As the roots grow to fill the pot, they take up the space of the soil. This soil also diminishes in quality over time as the structure begins to break down. In a root-bound pot, these two factors will cause water to drain incredibly quickly from the soil. The roots take up much of the soil space, preventing it from becoming saturated, and the soil that is left is not able to retain any moisture.
This is a definite sign your plant needs a soil refresh and a brand new pot to spur growth.
It’s been in the same pot for several years
Plants are not built to live in pots long-term. After a while, the soil they are planted in begins to break down and can no longer provide the right conditions for growth. This takes quite a bit of time – around 3 or 4 years – but will definitely happen at some point.
If your peace lily has been in the same pot for that long without a soil top-up, it needs to be repotted. It may not show any signs of outgrowing the pot, especially if growth is slow, but it will begin to suffer once the roots struggle to absorb water and nutrients from the disintegrated soil. Fertilizer may be a temporary fix, but it will not improve soil quality or help the plant long-term.
In this case, repotting will provide fresh, healthy soil to kickstart growth again.
How To Repot A Peace Lily
Prepare the soil
Houseplant soil is very different from garden soil. It is light and airy, improving drainage while still holding enough moisture to prevent the soil from drying out.
Regular potting soil is far better than garden soil, but doesn’t really suit the needs of indoor plants either. It drains well, but retains too much moisture for plants that remain indoors and are out of the sun for most of the day.
That’s why making your own soil mix is vital to your plant’s health. Not only does it allow you to replicate the exact conditions your plant needs, but it also matches the soil the peace lily was grown in at the nursery, making transplanting far less stressful for the plant.
I’ve used a mixture of two parts potting soil with one part coconut coir and one part perlite. Both these additions aerate the soil and retain plenty of moisture to keep the plant happy for far longer without causing root rot.
Take this mixture and fill a pot only one or two sizes up to about 1/3. A bigger pot will not necessarily mean better growth, and any excess soil that holds too much moisture around the roots will only kill the plant. Remember, these plants are happy being slightly confined, so don’t choose a pot too large.
Remove the plant
The next step in the process is to remove the plant from its existing pot. It’s best to avoid watering for a couple of days before you get started to make this process easier.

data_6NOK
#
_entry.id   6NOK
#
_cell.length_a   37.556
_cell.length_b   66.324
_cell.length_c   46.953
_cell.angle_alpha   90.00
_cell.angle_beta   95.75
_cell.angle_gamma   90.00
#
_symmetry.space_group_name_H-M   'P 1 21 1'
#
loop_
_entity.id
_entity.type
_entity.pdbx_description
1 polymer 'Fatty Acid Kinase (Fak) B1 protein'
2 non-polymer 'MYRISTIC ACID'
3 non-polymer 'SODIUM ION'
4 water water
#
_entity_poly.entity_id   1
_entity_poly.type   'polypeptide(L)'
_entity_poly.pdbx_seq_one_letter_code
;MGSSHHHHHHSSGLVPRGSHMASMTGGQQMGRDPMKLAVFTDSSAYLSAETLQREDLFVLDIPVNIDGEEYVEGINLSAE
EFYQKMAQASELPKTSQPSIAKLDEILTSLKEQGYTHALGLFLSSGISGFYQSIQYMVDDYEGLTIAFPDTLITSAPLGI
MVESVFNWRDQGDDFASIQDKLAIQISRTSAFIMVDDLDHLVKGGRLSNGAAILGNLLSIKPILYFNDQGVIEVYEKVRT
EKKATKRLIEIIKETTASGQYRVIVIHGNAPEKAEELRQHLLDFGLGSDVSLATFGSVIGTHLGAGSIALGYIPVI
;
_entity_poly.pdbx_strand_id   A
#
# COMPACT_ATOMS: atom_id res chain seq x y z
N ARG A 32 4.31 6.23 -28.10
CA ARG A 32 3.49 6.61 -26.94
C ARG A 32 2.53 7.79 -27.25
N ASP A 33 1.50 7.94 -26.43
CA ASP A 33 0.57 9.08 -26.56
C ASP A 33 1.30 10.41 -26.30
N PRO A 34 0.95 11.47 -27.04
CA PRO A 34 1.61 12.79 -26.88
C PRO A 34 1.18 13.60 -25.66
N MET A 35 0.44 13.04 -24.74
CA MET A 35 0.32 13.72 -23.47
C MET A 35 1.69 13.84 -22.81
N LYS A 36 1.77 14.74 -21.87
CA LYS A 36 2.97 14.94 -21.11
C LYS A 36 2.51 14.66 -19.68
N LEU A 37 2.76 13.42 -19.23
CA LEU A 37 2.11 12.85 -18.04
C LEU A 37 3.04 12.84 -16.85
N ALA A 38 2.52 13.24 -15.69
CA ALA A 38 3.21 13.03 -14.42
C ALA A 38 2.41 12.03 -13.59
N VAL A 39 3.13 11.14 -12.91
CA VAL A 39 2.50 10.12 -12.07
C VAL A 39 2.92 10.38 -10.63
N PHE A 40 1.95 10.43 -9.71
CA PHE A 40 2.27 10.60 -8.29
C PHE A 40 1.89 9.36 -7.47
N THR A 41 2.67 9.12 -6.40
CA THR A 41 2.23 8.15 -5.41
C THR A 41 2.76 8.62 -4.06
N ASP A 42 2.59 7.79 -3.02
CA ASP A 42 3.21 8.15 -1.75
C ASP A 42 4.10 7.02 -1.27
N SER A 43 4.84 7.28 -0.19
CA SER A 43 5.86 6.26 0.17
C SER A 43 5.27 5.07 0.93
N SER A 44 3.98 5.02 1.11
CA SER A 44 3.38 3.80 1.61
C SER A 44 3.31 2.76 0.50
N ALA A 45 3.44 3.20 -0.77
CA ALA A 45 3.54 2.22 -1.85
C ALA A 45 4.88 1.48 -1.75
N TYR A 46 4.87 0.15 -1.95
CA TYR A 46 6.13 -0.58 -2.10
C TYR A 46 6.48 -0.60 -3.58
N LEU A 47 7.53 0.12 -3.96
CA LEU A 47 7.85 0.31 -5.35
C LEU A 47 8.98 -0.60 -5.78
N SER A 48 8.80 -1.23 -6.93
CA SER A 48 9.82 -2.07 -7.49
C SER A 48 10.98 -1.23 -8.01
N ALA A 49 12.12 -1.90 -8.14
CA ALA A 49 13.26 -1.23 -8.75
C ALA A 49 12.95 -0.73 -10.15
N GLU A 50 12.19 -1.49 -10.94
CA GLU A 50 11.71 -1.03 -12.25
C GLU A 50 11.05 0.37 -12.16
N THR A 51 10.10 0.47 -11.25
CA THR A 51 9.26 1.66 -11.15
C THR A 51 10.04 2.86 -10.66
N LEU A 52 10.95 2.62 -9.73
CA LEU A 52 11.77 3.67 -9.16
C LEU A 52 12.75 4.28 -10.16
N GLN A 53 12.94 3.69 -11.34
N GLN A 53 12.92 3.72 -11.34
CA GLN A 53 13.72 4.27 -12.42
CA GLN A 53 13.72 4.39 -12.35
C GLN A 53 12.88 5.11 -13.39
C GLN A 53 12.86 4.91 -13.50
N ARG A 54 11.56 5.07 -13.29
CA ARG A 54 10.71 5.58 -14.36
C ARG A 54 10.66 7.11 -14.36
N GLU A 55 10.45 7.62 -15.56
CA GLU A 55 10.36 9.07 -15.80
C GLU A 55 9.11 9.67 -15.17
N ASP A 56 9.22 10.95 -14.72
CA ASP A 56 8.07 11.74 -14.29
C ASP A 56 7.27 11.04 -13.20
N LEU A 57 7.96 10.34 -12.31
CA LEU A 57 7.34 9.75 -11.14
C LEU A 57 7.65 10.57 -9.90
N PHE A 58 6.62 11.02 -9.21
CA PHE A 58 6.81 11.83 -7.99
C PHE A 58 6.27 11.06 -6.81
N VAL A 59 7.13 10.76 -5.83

Squeeze the sides of the pot gently to release the plant and turn it on its side, pulling it out from the base. If it does not come out easily, circle a knife around the edge of the pot to release the plant before removing.
If the soil needs a refresh, shake off the disintegrated soil around the roots. While you’re at it, check the roots for any signs of disease and root rot that will need attention before repotting.
Divide if needed
If you’d like to propagate at the same time and give your new plants plenty of space to regrow in their new pots, divide at the same time. This is an important step for large clumps of plants to prevent overcrowding. Plus, it doubles your stock at the same time.
Related Reading: How To Propagate Rosemary – Step-By-Step
Division of peace lilies is incredibly easy. You should be able to split your plant into visible sections that simply pull apart. If the roots are overgrown, you can cut through them with a sharp knife to split the plant in two. Don’t worry too much about damage – the roots are resilient and should grow back strong and healthy.
Then, simply repot the new sections according to the instructions to follow. Two plants for the price of one, it’s as easy as that.
Finally, take your removed plant and place it inside the pot on top of the first layer of soil. Ensure it is centered and fill around the gaps in the pot with extra soil up to the original soil line. Leave a few inches of space below the rim to prevent soil from spilling over when watering.
Once the gaps are filled, press gently on the top layer to secure the plant and get rid of any large air pockets in the soil. Water thoroughly to encourage new root growth and place your peace lily (or peace lilies if you chose to divide) in a bright sunny spot with plenty of indirect light.
Keep an eye out for transplant shock for a few weeks to monitor how well your plant is adjusting. The leaves may yellow slightly in response to the change in conditions, but the plant should bounce back after a month or two.